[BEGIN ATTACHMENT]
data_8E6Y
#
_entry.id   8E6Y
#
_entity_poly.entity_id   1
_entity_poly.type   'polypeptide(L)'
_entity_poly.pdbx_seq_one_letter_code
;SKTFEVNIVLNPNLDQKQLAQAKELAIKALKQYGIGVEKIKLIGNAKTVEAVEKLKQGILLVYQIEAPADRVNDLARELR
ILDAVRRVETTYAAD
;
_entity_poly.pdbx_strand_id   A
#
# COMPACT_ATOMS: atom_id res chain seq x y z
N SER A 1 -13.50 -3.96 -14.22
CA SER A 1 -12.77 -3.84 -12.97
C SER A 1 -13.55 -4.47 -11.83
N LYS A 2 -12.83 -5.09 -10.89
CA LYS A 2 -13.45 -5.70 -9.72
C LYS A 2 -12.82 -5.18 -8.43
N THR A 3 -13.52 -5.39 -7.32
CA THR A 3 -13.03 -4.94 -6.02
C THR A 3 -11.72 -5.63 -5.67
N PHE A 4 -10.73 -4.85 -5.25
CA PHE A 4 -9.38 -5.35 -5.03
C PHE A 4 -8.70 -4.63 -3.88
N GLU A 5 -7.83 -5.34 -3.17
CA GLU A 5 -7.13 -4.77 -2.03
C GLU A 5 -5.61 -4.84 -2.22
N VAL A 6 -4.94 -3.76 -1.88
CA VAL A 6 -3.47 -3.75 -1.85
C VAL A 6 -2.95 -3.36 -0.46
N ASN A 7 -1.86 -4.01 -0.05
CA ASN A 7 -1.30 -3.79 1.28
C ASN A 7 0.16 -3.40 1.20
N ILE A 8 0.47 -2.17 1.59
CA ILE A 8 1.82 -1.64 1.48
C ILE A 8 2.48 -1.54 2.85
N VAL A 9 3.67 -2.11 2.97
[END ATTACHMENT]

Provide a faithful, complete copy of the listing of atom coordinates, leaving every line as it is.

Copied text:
data_8E6Y
#
_entry.id   8E6Y
#
_entity_poly.entity_id   1
_entity_poly.type   'polypeptide(L)'
_entity_poly.pdbx_seq_one_letter_code
;SKTFEVNIVLNPNLDQKQLAQAKELAIKALKQYGIGVEKIKLIGNAKTVEAVEKLKQGILLVYQIEAPADRVNDLARELR
ILDAVRRVETTYAAD
;
_entity_poly.pdbx_strand_id   A
#
# COMPACT_ATOMS: atom_id res chain seq x y z
N SER A 1 -13.50 -3.96 -14.22
CA SER A 1 -12.77 -3.84 -12.97
C SER A 1 -13.55 -4.47 -11.83
N LYS A 2 -12.83 -5.09 -10.89
CA LYS A 2 -13.45 -5.70 -9.72
C LYS A 2 -12.82 -5.18 -8.43
N THR A 3 -13.52 -5.39 -7.32
CA THR A 3 -13.03 -4.94 -6.02
C THR A 3 -11.72 -5.63 -5.67
N PHE A 4 -10.73 -4.85 -5.25
CA PHE A 4 -9.38 -5.35 -5.03
C PHE A 4 -8.70 -4.63 -3.88
N GLU A 5 -7.83 -5.34 -3.17
CA GLU A 5 -7.13 -4.77 -2.03
C GLU A 5 -5.61 -4.84 -2.22
N VAL A 6 -4.94 -3.76 -1.88
CA VAL A 6 -3.47 -3.75 -1.85
C VAL A 6 -2.95 -3.36 -0.46
N ASN A 7 -1.86 -4.01 -0.05
CA ASN A 7 -1.30 -3.79 1.28
C ASN A 7 0.16 -3.40 1.20
N ILE A 8 0.47 -2.17 1.59
CA ILE A 8 1.82 -1.64 1.48
C ILE A 8 2.48 -1.54 2.85
N VAL A 9 3.67 -2.11 2.97